How to brief a web design agency

Briefing a web design agency to develop and build a new website can be a challenge, but time spent on creating a thorough, well-thought-out brief can make all the difference; it can save time, money, ensure your new website is slick and get you results.

A good brief = a great website

So, what goes into a good brief? Here are eight vital points to consider, all of which form some of the key elements of our Discovery Phase workshops.

1. What does your company do and what are your business objectives?

A short description of what you sell or what services you provide, who your clients are, and how your business differs from your competitors not only helps us understand your business, it helps you to focus on what you need from your website. Websites should be created to support your business strategy and goals, so it’s vital to share this information.

2. What’s your budget?

This is crucial because determining a budget gives us an idea about what’s possible for your new website. Can it be all singing and dancing, or will we need to be clever with the tools we employ? Knowing the budget will help prioritise website capabilities – what’s on your must-have list and what’s on your wish list?

The cost of a bespoke website build can be anything from £5,000 to £50,000. It can be the difference between buying a flat-pack kitchen from B&Q or getting a professional, bespoke kitchen designed and built that suits your family, your lifestyle, and considers how you live now and the future. Understanding what side of this scale you sit on helps enormously in creating a detailed specification.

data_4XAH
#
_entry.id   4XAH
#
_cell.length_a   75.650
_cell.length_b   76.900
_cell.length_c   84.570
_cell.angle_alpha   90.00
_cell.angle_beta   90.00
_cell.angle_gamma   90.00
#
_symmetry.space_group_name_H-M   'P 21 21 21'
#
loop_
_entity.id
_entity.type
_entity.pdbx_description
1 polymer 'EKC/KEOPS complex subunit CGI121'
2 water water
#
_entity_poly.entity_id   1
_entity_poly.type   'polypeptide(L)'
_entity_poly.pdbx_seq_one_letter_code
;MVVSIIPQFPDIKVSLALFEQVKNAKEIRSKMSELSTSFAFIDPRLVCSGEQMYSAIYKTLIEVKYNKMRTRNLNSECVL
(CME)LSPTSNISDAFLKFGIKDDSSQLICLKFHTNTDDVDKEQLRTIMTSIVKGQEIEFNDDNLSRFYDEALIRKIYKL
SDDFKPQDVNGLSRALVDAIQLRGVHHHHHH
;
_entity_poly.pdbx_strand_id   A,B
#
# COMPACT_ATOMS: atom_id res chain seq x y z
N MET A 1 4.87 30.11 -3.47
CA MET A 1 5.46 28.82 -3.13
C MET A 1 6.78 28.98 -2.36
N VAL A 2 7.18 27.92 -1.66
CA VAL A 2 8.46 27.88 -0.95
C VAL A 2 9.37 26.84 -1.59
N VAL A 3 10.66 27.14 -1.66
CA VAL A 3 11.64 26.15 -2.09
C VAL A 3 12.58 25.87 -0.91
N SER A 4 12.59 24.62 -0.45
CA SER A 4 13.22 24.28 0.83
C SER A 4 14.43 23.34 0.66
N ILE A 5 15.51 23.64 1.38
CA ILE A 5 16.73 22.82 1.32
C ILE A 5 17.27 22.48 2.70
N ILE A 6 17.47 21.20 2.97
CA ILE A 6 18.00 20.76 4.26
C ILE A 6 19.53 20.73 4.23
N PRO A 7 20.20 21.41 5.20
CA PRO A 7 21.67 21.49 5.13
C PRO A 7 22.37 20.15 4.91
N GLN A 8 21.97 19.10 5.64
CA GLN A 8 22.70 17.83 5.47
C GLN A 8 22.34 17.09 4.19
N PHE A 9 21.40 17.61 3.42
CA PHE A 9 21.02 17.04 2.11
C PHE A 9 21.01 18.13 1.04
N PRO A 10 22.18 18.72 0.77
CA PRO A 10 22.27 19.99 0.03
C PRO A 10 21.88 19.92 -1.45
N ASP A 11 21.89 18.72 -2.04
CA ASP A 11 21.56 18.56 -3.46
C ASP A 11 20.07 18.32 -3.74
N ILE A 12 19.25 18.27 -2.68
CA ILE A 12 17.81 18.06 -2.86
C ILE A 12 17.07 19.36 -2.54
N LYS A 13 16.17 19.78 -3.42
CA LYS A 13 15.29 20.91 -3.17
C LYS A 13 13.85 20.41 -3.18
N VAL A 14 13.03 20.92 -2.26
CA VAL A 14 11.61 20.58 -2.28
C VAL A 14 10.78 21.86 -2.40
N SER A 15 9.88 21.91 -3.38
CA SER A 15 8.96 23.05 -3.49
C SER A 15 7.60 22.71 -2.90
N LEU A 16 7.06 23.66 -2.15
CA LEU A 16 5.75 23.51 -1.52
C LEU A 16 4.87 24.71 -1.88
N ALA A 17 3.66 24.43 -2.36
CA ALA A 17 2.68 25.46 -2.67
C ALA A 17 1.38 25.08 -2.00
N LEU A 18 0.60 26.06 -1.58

3. What’s your schedule?

Do you have a launch date or an event you need your site to be ready for? Schedule in time for consultation and approval within your business but, importantly, don’t underestimate the time it takes to gather content. Consider who will be doing this and take into account whether it is in addition to their usual work. Writing up a provisional schedule to discuss and confirm with your developer can be helpful for everyone.

If a website is to be developed properly, a timeline guide is about three months, to include planning, design, development, content production and uploading, testing and SEO. Clients also have to commit time too, because websites are a two-way, collaborative process. We recommend adding meetings and milestones into your project calendar; in too many instances clients have failed to remember a meeting or deliver what we’ve asked for because they’re not managing the project properly.

4. What do your clients want?

Understanding what your current clients and target audience needs from your website and what’s valuable to them when they visit your site helps ensure an excellent user experience. We recommend interviewing several clients about what they like about your current site, what they would change and what else they would like to be able do on the site. Why do they come to you over your competitors and what makes them take the desired action?

This is also a good time to compile a persona for each segment of your target audience. Are they 45-year-old mums or 20-year-old students, small businesses or large corporations? Does your typical client have money to spend or are they focused on getting the best deals? All of this makes a difference to the website you need.

5. What do your staff want?

Your clients are not the only people using your website; your employees do too. This is a great opportunity to get feedback from them, so that you can make their jobs easier and perhaps save some money into the bargain.